The Fillies welcome guest Kathleen D. Bailey. Please make her welcome.
Judge Henry Garth owns “Shiloh,” the largest ranch in and around Medicine Bow, Wyoming. When feuding ranchers and Indians from “up north” want to meet to settle their differences, Garth offers Shiloh as a neutral venue. He has two house guests: Ben, a city-slicker newspaperman come to visit Garth’s daughter Betsy, and the Indian Affairs agent who’s supposed to settle the whole mess. Garth wants a peaceful solution to the Indian/rancher problem, but his plans go awry when a group of thugs takes over Shiloh. He finds himself a hostage in his own home along with Betsy, the journalist, the Indian agent and Randy, his singing cowboy. His other hands are all at the roundup.
The hostages try various ways to foil the thugs. After the criminals take everyone’s guns, Randy mouths to Ben that there’s one in the desk Ben’s leaning on. Ben sneaks it out and aims it at the ringleader, but loses his nerve. When the captives discover a small bottle of laudanum they try to drug one of their captors’ coffee, but they are again foiled. The Indian Affairs guy turns out to be part of the problem when he reveals himself as allied with the criminals. There are other attempts at freedom, and each time the viewer thinks, “Well, they’ve got it now.” Except they don’t, because this is a 90-minute Western and there’s plenty of time for things to go wrong. Even The Virginian, Garth’s relentlessly resourceful foreman, can’t get them out of this one. He’s been shot.
Where will it all end? How will it all end, with every escape blocked?
Western movies and television have always known how to keep a viewer engaged. The classic stories hook viewers by baiting, switching and baiting again. Just when the viewer thinks the cowboy/wagon scout/marshal has figured a way out of their dilemma, someone or something will trip them up. Just when the viewer thinks there’s no hope, a solution appears, and they’ll wonder why they didn’t see it before. It’s like mystery writing only with horses.
The genre could be formulaic, especially in the early years. My husband and I are aggressive Western watchers and we’ve learned to recognize the archetypes such as the physician who won’t practice medicine any more, usually due to alcohol or losing someone precious to them. Or losing someone precious, then turning to alcohol. But it’s what they do with these archetypes that makes these tales stand the test of time.
I spent most of one summer watching “How The West Was Won,” the epic TV miniseries starring an aging James Arness as Zeb Macahan, one of the legendary Mountain Men. Arness was perfection in the role of his life, and supporting cast members included shoot-em-up royalty such as Slim Pickens and Dennis Weaver. But as I rolled through it a second time, I became hooked on the story itself. It wasn’t just Zeb meeting up with old cronies, or rescuing his kinfolk from one scrape after another. Oldest nephew Luke, played by a young Bruce Boxleitner, stumbled into serious trouble when he went back East to check on his father. He got conscripted into the Union army, ran away from same, stole a horse and shot a sheriff. The sheriff lived but lost the use of one arm, and that one rash act—and the sheriff’s lust for revenge—followed Luke through the entire series. Luke spent most of the show on the run, eluding the sheriff’s spies, hired guns and the sheriff himself. The threat to Luke’s life kept resurfacing, like Whack-A-Mole, every time he thought he had a chance at happiness. It’s perfect story structure, a thread that runs through the entire series and keeps the watcher hooked.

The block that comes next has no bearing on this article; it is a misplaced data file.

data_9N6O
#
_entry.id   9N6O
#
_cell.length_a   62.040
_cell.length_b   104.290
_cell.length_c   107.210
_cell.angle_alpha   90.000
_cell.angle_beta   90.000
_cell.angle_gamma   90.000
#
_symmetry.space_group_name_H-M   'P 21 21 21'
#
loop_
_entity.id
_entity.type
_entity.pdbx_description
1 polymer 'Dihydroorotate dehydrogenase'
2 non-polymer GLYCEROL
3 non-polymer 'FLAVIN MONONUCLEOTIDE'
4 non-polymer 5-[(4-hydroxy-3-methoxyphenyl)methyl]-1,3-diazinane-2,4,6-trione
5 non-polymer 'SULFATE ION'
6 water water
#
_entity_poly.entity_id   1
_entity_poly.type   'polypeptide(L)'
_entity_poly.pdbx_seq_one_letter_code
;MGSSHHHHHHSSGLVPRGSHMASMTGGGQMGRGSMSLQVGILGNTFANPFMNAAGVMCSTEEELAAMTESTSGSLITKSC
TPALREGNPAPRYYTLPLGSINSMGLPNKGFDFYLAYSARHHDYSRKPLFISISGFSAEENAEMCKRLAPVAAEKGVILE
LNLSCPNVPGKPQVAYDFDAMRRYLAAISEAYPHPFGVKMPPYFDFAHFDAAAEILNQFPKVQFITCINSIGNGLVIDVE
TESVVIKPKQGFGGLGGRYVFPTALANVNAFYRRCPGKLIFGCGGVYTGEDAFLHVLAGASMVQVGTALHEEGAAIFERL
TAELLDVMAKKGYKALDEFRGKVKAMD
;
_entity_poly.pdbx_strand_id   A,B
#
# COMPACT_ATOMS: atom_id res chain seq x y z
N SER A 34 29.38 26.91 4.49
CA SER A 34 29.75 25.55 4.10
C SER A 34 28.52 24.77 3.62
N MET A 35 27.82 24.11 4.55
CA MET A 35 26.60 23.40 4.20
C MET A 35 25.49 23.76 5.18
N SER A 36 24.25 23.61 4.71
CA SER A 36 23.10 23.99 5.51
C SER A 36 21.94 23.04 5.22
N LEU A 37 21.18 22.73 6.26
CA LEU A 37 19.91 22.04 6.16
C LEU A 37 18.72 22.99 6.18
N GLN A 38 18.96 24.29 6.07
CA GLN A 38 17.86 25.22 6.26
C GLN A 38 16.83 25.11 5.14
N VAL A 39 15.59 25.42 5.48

The best Westerns carry out the classic themes of guilt, shame, retribution and justice. They connect on a deeper level, as with John Wayne in “The Searchers.” It’s why I chose to write Westerns. Take two strong characters, give them something to fight about, give them an attraction—and set it against the Oregon Trail or a cattle drive or the Land Rush. Watch the magic happen.
What of Judge Garth? He solved his dilemma without a single bullet. Calling on his memories of a court case, he set two of his assailants against each other. A long-simmering grudge came to the front, and they destroyed one another. With all other escape routes blocked, Garth solved the problem with his mind.
The perfect ending to a not-so-perfect day.
The Western genre is adventure, romance and at its best something more. Western stories pack a satisfying experience for the reader. And if you’re a writer of Westerns, you can chalk up all that movie watching as research. You’re welcome.
So…what’s your favorite Western movie, mini-series or TV program? I’ll be giving away a paper copy of my first book, “Westward Hope”; an e-copy of the sequel, “Settler’s Hope”: and a New England gift pack to three separate winners. Leave a comment to enter the drawing.
Kathleen Bailey is a journalist and novelist with 40 years’ experience in the nonfiction, newspaper and inspirational fields. Born in 1951, she was a child in the 50s, a teen in the 60s, a young adult in the 70s and a young mom in the 80s. It’s been a turbulent, colorful time to grow up, and she’s enjoyed every minute of it and written about most of it.
Bailey’s work includes both historical and contemporary fiction, with an underlying thread of men and women finding their way home, to Christ and each other. Her first Pelican book, ‘‘Westward Hope,” was published in September 2019. This was followed by a novella, “The Logger’s Christmas Bride,” in December 2019. Her second full-length novel, “Settler’s Hope,” was released July 17, 2020. She has a Christmas novella, “The Widow’s Christmas Miracle,” scheduled for this December as part of Pelican’s “Christmas Extravaganza,” and is completing “Redemption’s Hope,” the third and final book in the Western Dreams series.
She lives in New Hampshire with her husband David. They have two grown daughters.